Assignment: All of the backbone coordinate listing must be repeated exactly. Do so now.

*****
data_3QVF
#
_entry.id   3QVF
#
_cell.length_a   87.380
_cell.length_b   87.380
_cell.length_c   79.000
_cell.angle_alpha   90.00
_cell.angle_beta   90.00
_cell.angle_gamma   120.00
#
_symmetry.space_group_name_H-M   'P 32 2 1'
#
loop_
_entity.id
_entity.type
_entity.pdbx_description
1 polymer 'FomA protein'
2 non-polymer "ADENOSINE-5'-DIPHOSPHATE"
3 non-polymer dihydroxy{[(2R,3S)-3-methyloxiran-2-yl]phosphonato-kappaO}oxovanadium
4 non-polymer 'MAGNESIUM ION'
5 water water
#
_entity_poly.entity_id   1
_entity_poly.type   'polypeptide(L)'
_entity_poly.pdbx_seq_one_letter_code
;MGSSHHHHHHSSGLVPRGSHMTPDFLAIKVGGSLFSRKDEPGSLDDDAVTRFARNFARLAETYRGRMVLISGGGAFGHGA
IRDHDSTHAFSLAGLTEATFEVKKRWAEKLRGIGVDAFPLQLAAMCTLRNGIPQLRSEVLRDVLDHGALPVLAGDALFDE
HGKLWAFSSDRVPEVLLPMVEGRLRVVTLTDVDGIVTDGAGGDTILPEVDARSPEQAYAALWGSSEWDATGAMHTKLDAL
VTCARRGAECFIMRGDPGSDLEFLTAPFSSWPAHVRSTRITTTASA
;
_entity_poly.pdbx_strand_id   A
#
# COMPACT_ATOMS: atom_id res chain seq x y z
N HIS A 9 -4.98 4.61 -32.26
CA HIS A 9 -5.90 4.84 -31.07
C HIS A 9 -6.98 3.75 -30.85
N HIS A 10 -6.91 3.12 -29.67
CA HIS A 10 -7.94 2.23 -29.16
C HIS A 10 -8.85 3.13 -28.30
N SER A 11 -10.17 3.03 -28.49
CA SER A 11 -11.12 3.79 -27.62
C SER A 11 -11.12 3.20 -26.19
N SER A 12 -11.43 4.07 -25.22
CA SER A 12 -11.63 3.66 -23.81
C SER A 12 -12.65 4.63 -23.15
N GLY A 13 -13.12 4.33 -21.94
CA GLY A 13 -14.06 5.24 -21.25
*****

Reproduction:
data_3QVF
#
_entry.id   3QVF
#
_cell.length_a   87.380
_cell.length_b   87.380
_cell.length_c   79.000
_cell.angle_alpha   90.00
_cell.angle_beta   90.00
_cell.angle_gamma   120.00
#
_symmetry.space_group_name_H-M   'P 32 2 1'
#
loop_
_entity.id
_entity.type
_entity.pdbx_description
1 polymer 'FomA protein'
2 non-polymer "ADENOSINE-5'-DIPHOSPHATE"
3 non-polymer dihydroxy{[(2R,3S)-3-methyloxiran-2-yl]phosphonato-kappaO}oxovanadium
4 non-polymer 'MAGNESIUM ION'
5 water water
#
_entity_poly.entity_id   1
_entity_poly.type   'polypeptide(L)'
_entity_poly.pdbx_seq_one_letter_code
;MGSSHHHHHHSSGLVPRGSHMTPDFLAIKVGGSLFSRKDEPGSLDDDAVTRFARNFARLAETYRGRMVLISGGGAFGHGA
IRDHDSTHAFSLAGLTEATFEVKKRWAEKLRGIGVDAFPLQLAAMCTLRNGIPQLRSEVLRDVLDHGALPVLAGDALFDE
HGKLWAFSSDRVPEVLLPMVEGRLRVVTLTDVDGIVTDGAGGDTILPEVDARSPEQAYAALWGSSEWDATGAMHTKLDAL
VTCARRGAECFIMRGDPGSDLEFLTAPFSSWPAHVRSTRITTTASA
;
_entity_poly.pdbx_strand_id   A
#
# COMPACT_ATOMS: atom_id res chain seq x y z
N HIS A 9 -4.98 4.61 -32.26
CA HIS A 9 -5.90 4.84 -31.07
C HIS A 9 -6.98 3.75 -30.85
N HIS A 10 -6.91 3.12 -29.67
CA HIS A 10 -7.94 2.23 -29.16
C HIS A 10 -8.85 3.13 -28.30
N SER A 11 -10.17 3.03 -28.49
CA SER A 11 -11.12 3.79 -27.62
C SER A 11 -11.12 3.20 -26.19
N SER A 12 -11.43 4.07 -25.22
CA SER A 12 -11.63 3.66 -23.81
C SER A 12 -12.65 4.63 -23.15
N GLY A 13 -13.12 4.33 -21.94
CA GLY A 13 -14.06 5.24 -21.25